Considerations to Get a Patent
Patent protection gives you the right to stop others from copying, manufacturing, selling or importing a novelty without your permission. With this you are also protected from the financial cost and the cost of time that you have invested and developed it, and it allows you to reap the fullest benefits of what you have invented or innovated. It also allows you time to establish you trade and bars others from entering that same pursuit eve if they are financially capable.
Patent is a very valuable tool yet it is not a guarantee to success. So, before pouring out your money in securing a patent, you need to take some steps to make sure that this business move is a smart one. This is because most patented products do not even make it to market.
One thing to do before you decide to have your invention patented, is to determine is commercial value if it is viable or not. To help you do that, you have to understand your product, your target market and what other products are available that is serving the same market. This information goes far beyond your gut feeling and the encouraging comments that you receive from friends and family. This has to come from a solid market research and a substantial attention to product development.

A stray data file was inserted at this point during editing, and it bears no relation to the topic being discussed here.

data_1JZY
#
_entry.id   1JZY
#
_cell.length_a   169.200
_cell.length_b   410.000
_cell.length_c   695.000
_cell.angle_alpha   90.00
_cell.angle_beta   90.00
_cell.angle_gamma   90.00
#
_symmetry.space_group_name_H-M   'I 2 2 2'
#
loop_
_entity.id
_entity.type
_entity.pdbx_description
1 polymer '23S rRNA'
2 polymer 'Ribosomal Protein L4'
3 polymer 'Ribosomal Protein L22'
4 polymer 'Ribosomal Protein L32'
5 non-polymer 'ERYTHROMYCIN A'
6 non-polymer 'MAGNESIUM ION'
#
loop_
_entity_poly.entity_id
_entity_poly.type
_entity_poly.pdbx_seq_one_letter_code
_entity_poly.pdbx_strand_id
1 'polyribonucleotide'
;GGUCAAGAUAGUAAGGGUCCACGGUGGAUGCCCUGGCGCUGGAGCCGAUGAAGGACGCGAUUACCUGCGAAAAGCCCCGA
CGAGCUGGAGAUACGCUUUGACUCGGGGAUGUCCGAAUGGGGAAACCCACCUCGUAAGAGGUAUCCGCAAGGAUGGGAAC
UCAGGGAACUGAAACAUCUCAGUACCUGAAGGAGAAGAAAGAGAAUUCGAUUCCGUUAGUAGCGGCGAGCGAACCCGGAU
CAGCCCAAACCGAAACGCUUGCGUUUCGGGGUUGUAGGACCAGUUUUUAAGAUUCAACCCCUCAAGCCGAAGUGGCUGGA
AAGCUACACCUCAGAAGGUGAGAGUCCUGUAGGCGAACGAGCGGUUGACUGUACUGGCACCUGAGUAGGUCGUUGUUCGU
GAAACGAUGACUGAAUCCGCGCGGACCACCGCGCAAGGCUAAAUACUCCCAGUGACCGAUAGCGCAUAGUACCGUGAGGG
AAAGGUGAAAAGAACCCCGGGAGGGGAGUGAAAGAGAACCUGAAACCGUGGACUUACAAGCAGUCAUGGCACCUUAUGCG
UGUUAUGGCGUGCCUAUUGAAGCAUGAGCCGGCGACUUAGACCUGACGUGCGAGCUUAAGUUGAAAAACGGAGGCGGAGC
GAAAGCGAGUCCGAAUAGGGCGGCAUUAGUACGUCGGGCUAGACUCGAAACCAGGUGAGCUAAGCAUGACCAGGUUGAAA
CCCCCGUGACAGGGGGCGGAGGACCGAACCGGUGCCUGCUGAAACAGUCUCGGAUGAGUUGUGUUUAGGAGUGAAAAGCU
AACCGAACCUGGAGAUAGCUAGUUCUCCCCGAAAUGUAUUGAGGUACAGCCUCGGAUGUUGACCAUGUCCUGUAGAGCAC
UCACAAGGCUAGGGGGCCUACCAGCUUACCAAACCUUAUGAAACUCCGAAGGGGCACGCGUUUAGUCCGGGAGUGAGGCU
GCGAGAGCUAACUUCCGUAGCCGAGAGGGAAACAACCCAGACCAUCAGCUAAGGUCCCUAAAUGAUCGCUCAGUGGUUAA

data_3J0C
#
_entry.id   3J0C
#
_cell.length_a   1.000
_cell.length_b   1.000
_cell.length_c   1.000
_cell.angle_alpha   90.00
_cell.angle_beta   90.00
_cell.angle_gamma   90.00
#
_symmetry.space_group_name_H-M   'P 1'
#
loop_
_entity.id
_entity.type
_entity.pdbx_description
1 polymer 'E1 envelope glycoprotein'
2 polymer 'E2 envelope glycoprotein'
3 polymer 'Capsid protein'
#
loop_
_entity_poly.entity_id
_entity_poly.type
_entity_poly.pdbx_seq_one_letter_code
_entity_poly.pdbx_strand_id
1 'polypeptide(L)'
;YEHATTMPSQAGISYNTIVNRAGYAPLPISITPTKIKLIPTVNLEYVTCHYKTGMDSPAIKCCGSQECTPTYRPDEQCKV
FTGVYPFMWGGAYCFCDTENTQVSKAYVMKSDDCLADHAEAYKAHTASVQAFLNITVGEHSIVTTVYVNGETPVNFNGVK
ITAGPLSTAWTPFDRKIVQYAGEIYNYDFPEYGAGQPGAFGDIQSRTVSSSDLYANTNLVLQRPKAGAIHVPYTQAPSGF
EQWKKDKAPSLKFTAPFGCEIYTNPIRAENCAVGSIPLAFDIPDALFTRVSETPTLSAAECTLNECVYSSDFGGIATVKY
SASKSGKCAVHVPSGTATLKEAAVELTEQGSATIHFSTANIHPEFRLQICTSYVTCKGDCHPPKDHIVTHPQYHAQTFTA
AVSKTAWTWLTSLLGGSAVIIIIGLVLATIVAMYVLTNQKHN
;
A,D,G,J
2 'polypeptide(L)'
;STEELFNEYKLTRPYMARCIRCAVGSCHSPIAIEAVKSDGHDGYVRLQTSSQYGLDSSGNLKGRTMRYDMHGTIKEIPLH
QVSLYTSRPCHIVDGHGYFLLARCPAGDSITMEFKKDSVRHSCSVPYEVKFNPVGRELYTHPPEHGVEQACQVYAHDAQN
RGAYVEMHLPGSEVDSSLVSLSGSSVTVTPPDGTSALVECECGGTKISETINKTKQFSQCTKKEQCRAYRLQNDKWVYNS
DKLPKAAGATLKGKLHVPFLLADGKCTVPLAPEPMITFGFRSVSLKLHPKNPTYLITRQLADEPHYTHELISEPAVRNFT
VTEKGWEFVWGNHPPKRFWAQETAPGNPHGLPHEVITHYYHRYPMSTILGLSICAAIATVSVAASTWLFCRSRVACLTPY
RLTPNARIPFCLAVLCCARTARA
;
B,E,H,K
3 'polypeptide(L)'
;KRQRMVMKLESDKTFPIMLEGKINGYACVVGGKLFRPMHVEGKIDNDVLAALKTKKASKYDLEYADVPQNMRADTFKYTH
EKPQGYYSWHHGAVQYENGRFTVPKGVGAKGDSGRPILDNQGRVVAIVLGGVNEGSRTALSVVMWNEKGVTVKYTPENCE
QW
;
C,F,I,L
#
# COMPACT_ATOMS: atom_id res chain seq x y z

You product has to be unique, something that is not anything similar to somebody else’s patent. To do that, you should conduct a “preliminary patent search” on government’s records. The primary goal of the search starts with a pry-at search also known as keyword search where you pry on every possible pivotal concepts of the invention. After doing the pry-at search you then proceed to the freedom to operate search which gives information on the protection period of the patient. Here you can make sure that your idea is free and has not been patented by anyone.
Hiring an expert to help you in the task is much better than doing it all by yourself.
Next is to develop a basic prototype or a model to determine your product’s functionality. It is here where your product is also tested and reworked as necessary until an acceptable model is finally achieved.
Now you can define your market and determine how large it is after making a perfect dummy. If it is too small, your product may not be commercially viable.
The cost of manufacturing consequently must be determined. Whether the cost to make is less than the market is willing to pay for it.
So when everything is considered there are no more roadblocks to commercial success, now it is time to consider if you need a patent for it or not.
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